The Impressive Long-Term Purchasing Power of Gold And Silver
The comments below are an edited and abridged synopsis of an article by Stephen Flood
There was a great meme on WallStreetSilver recently: “The True Value of Gold and Silver” compared how many ounces of silver it would take to purchase a Corvette in 1950 compared to today.
This is a great example of the value of silver over time. Flood reproduces the meme, but with the modification of the starting year of 1971, which is the year that President Nixon closed the gold exchange window.
A new Corvette in 1971cost $5,496. And that has increased to over US$67,000 in 2020, an increase of 1,235%.
In 1971, a Corvette would have cost 135 ounces of gold compared to 2020, when it was only 38 ounces of gold.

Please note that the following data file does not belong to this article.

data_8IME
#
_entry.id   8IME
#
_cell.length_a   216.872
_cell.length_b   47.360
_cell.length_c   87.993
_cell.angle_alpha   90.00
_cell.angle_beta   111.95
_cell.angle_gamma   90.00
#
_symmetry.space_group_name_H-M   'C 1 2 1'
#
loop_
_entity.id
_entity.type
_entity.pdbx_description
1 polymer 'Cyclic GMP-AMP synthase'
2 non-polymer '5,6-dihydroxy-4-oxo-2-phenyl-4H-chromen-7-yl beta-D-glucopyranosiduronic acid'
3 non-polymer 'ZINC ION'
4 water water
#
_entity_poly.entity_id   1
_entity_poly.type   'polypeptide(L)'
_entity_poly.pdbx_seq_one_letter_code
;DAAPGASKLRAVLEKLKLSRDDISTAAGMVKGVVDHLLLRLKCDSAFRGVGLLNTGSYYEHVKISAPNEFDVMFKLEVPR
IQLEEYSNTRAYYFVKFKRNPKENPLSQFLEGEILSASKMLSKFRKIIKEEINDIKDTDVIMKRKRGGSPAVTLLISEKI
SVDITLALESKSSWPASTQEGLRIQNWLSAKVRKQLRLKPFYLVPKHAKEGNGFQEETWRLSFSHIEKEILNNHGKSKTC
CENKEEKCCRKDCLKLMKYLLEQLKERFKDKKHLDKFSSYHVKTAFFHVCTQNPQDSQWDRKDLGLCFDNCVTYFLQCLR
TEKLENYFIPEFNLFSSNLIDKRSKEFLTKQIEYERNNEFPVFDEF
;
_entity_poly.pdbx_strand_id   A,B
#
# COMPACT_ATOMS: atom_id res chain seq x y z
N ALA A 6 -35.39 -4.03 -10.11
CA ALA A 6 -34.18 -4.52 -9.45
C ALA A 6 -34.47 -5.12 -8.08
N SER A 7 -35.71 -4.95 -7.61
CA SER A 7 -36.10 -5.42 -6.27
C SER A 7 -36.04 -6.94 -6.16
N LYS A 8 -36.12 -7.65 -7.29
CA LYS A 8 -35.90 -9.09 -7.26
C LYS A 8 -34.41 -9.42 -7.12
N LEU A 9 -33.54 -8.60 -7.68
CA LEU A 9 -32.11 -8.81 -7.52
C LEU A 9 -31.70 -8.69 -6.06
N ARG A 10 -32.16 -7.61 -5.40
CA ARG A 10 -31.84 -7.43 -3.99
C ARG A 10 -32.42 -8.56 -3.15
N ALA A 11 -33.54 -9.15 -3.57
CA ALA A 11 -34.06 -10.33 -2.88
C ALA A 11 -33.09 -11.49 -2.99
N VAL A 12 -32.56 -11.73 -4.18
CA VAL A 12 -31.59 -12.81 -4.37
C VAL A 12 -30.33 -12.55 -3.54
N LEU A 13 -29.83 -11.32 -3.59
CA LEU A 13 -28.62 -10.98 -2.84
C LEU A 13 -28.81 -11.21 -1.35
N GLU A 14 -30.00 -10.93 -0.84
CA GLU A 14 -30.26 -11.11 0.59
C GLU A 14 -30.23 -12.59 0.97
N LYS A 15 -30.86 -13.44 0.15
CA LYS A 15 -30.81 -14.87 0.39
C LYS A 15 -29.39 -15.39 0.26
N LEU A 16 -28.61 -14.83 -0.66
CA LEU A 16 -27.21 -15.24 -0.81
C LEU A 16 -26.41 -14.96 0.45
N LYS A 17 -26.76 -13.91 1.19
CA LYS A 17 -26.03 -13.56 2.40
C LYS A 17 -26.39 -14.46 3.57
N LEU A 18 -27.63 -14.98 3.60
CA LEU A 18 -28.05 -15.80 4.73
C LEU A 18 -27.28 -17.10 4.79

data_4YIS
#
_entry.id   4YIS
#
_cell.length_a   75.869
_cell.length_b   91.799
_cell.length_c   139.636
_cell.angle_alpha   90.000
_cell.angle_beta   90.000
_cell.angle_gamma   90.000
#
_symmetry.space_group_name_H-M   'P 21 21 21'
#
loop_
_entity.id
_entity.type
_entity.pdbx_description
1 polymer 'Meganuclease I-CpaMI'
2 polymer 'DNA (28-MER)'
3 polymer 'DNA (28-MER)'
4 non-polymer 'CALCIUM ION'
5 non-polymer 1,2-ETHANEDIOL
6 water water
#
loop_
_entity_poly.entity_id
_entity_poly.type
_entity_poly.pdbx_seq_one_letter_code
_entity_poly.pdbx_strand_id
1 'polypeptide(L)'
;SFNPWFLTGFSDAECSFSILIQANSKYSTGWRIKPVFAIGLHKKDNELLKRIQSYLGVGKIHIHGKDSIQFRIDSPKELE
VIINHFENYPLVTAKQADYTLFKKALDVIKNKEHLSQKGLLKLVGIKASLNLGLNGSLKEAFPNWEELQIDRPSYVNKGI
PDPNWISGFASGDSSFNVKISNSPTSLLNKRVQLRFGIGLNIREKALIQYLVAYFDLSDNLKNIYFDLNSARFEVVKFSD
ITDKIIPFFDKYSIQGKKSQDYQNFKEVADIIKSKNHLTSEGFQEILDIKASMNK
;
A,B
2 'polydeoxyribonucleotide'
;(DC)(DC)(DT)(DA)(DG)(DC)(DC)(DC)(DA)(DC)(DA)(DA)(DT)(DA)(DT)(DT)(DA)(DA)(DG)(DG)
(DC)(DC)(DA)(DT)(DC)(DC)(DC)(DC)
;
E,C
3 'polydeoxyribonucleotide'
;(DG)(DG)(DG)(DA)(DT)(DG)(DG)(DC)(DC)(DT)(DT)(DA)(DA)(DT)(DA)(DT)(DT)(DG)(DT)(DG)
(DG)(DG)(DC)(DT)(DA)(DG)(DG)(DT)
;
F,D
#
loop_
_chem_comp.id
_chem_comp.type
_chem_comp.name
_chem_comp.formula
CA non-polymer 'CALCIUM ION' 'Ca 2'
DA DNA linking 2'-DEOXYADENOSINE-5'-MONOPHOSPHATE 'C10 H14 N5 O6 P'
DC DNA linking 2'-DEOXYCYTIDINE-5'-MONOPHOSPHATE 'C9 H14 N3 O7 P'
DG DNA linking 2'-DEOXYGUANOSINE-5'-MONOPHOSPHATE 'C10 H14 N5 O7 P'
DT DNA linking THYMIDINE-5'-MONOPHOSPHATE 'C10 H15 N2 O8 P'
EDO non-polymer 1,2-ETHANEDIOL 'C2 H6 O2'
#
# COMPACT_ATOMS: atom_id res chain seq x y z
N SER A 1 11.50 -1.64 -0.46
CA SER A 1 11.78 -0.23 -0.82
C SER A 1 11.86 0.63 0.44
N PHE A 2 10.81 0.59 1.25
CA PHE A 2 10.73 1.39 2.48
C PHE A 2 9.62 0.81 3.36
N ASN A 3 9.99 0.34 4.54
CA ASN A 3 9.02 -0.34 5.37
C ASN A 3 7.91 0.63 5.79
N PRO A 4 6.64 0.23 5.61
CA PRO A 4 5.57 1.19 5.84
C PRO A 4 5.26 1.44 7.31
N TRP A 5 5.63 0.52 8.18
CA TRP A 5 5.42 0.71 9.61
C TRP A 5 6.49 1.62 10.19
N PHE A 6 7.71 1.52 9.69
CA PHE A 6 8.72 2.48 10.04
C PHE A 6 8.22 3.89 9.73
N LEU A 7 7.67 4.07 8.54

And when priced in ounces of silver, the Corvette in 1971 would have cost 3,572 ounces compared to only 3,308 ounces in 2020.
Flood includes a chart of the cost of a Corvette for all the years from 1971 to 2020, in the same three measures as above: US dollars, ounces of gold, and ounces of silver.
What we can see is that the cost of a Corvette in US dollar terms has risen steadily over the last 50 years.
The cost of a Corvette in terms of ounces of gold and silver has changed significantly, from as low as 21 ounces of gold and 63 ounces of silver in 1980. The price was as high as 149 ounces of gold and 9,259 ounces of silver in 2001.
So, yes, it is true that the number of ounces of gold, and of silver, it takes to purchase a Corvette has gone through cycles over the last 50 years. The point is that, although this purchasing power of gold and silver is disrupted in the short- and even medium-term, the long-term (50 years) purchasing power of gold and silver has remained impressively constant.